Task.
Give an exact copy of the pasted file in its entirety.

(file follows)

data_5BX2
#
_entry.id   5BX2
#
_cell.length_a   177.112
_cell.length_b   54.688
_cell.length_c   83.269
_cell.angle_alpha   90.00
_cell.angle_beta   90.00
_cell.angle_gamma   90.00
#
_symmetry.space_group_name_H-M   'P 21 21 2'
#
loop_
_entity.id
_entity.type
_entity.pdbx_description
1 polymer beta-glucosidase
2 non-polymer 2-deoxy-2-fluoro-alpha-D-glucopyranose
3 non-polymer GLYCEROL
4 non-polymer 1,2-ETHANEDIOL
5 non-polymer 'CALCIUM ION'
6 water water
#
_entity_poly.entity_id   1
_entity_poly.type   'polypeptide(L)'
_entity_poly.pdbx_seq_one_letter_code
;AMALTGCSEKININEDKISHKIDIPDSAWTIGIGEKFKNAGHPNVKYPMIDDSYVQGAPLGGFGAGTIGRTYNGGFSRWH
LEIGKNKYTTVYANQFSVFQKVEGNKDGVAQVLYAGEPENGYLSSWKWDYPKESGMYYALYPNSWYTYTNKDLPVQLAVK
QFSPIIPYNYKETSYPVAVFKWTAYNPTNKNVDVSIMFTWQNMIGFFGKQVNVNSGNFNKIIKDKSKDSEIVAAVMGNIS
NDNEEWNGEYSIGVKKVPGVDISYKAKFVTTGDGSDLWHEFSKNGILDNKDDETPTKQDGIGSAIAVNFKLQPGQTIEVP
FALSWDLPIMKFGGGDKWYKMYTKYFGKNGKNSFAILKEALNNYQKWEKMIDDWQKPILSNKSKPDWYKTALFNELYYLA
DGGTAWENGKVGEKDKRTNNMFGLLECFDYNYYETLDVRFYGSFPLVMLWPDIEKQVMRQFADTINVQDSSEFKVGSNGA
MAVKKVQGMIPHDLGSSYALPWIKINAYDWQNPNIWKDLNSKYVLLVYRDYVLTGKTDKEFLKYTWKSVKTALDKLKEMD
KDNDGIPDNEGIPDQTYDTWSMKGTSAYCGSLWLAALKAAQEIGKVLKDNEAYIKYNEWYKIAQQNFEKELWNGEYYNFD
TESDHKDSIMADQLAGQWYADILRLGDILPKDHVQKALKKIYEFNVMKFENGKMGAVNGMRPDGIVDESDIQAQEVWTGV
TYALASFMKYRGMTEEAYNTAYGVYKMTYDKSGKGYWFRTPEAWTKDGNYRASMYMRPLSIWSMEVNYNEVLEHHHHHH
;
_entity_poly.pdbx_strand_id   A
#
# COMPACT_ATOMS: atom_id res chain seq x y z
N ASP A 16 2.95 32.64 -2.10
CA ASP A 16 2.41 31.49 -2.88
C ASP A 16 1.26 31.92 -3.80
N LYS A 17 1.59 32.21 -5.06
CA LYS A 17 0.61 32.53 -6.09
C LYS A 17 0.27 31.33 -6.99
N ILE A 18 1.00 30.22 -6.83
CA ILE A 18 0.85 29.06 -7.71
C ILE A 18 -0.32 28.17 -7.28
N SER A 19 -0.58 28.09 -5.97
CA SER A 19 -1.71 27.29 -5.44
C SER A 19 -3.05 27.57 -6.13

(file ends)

data_5BX2
#
_entry.id   5BX2
#
_cell.length_a   177.112
_cell.length_b   54.688
_cell.length_c   83.269
_cell.angle_alpha   90.00
_cell.angle_beta   90.00
_cell.angle_gamma   90.00
#
_symmetry.space_group_name_H-M   'P 21 21 2'
#
loop_
_entity.id
_entity.type
_entity.pdbx_description
1 polymer beta-glucosidase
2 non-polymer 2-deoxy-2-fluoro-alpha-D-glucopyranose
3 non-polymer GLYCEROL
4 non-polymer 1,2-ETHANEDIOL
5 non-polymer 'CALCIUM ION'
6 water water
#
_entity_poly.entity_id   1
_entity_poly.type   'polypeptide(L)'
_entity_poly.pdbx_seq_one_letter_code
;AMALTGCSEKININEDKISHKIDIPDSAWTIGIGEKFKNAGHPNVKYPMIDDSYVQGAPLGGFGAGTIGRTYNGGFSRWH
LEIGKNKYTTVYANQFSVFQKVEGNKDGVAQVLYAGEPENGYLSSWKWDYPKESGMYYALYPNSWYTYTNKDLPVQLAVK
QFSPIIPYNYKETSYPVAVFKWTAYNPTNKNVDVSIMFTWQNMIGFFGKQVNVNSGNFNKIIKDKSKDSEIVAAVMGNIS
NDNEEWNGEYSIGVKKVPGVDISYKAKFVTTGDGSDLWHEFSKNGILDNKDDETPTKQDGIGSAIAVNFKLQPGQTIEVP
FALSWDLPIMKFGGGDKWYKMYTKYFGKNGKNSFAILKEALNNYQKWEKMIDDWQKPILSNKSKPDWYKTALFNELYYLA
DGGTAWENGKVGEKDKRTNNMFGLLECFDYNYYETLDVRFYGSFPLVMLWPDIEKQVMRQFADTINVQDSSEFKVGSNGA
MAVKKVQGMIPHDLGSSYALPWIKINAYDWQNPNIWKDLNSKYVLLVYRDYVLTGKTDKEFLKYTWKSVKTALDKLKEMD
KDNDGIPDNEGIPDQTYDTWSMKGTSAYCGSLWLAALKAAQEIGKVLKDNEAYIKYNEWYKIAQQNFEKELWNGEYYNFD
TESDHKDSIMADQLAGQWYADILRLGDILPKDHVQKALKKIYEFNVMKFENGKMGAVNGMRPDGIVDESDIQAQEVWTGV
TYALASFMKYRGMTEEAYNTAYGVYKMTYDKSGKGYWFRTPEAWTKDGNYRASMYMRPLSIWSMEVNYNEVLEHHHHHH
;
_entity_poly.pdbx_strand_id   A
#
# COMPACT_ATOMS: atom_id res chain seq x y z
N ASP A 16 2.95 32.64 -2.10
CA ASP A 16 2.41 31.49 -2.88
C ASP A 16 1.26 31.92 -3.80
N LYS A 17 1.59 32.21 -5.06
CA LYS A 17 0.61 32.53 -6.09
C LYS A 17 0.27 31.33 -6.99
N ILE A 18 1.00 30.22 -6.83
CA ILE A 18 0.85 29.06 -7.71
C ILE A 18 -0.32 28.17 -7.28
N SER A 19 -0.58 28.09 -5.97
CA SER A 19 -1.71 27.29 -5.44
C SER A 19 -3.05 27.57 -6.13